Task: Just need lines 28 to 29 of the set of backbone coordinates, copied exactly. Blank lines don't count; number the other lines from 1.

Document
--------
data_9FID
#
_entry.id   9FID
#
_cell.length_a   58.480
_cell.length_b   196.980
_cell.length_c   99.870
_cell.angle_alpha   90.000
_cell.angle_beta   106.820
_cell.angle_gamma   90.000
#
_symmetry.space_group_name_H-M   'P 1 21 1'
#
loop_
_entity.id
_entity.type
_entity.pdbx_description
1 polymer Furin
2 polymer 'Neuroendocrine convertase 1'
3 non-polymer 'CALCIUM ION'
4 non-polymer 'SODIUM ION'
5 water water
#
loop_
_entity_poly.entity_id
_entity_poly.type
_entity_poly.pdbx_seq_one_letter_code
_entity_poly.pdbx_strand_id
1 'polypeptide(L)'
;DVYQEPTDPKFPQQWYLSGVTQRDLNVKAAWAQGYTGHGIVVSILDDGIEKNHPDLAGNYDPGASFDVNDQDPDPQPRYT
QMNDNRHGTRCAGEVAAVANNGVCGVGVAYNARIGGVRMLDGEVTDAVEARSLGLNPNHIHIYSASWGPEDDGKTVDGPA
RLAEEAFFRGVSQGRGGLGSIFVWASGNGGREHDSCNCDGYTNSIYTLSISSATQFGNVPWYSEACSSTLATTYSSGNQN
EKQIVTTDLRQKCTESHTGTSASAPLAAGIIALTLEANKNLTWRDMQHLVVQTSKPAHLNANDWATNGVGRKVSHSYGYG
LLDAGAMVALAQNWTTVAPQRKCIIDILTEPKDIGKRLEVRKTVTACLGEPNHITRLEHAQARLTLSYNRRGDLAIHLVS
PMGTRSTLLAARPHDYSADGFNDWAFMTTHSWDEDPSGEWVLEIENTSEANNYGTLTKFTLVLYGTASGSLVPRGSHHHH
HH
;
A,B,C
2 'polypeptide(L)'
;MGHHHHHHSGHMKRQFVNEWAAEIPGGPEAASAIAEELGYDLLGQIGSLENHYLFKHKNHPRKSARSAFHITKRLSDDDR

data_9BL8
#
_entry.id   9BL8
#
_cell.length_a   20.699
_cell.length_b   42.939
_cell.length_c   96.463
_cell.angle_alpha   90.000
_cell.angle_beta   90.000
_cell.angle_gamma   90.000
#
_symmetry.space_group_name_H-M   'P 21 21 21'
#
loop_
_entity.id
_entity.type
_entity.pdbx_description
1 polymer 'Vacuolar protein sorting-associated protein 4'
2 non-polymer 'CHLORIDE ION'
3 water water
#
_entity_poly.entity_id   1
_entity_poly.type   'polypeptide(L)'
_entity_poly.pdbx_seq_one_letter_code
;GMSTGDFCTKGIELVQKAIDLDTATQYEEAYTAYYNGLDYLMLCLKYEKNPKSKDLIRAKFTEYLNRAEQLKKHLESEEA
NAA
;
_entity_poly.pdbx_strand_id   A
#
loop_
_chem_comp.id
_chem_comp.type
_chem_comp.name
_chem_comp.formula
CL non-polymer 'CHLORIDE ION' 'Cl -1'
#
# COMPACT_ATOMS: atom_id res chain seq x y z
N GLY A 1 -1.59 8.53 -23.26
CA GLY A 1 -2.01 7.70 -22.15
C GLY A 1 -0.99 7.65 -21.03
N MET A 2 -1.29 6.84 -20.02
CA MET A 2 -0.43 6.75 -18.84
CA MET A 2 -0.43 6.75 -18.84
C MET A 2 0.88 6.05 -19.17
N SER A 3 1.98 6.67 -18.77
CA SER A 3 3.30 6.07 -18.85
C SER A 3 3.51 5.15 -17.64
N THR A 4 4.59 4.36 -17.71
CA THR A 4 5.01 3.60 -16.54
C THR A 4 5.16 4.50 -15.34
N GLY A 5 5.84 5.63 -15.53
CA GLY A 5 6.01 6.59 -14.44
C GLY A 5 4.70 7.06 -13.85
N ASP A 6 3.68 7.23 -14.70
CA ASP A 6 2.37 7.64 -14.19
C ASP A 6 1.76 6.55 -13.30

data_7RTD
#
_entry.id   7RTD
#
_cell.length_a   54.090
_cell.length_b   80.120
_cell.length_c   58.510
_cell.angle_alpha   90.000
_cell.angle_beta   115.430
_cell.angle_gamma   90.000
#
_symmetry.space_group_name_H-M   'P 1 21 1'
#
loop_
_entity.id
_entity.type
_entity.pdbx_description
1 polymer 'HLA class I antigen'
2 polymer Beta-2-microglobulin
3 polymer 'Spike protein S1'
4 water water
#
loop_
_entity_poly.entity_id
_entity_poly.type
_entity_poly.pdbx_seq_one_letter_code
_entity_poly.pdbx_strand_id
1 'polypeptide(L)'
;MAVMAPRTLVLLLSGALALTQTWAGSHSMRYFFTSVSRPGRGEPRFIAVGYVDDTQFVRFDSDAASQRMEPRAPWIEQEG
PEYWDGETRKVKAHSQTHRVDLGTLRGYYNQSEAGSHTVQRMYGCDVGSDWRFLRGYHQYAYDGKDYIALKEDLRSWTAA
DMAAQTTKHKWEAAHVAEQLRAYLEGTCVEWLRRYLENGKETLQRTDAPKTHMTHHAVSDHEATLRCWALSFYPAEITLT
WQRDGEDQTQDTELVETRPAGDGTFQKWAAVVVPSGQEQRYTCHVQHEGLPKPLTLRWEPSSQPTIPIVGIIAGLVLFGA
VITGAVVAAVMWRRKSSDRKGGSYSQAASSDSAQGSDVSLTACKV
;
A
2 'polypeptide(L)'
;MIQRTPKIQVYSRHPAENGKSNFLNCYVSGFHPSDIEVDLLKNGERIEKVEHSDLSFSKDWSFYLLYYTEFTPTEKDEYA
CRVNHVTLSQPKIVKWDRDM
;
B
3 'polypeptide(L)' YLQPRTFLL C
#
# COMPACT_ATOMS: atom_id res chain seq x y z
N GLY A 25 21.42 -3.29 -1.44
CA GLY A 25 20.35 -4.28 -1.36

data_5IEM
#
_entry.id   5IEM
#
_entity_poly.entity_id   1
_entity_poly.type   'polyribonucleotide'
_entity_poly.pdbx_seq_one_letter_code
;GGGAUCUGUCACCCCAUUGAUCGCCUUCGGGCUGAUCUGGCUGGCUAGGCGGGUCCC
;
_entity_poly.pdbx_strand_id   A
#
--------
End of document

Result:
_entity_poly.pdbx_strand_id
1 'polypeptide(L)'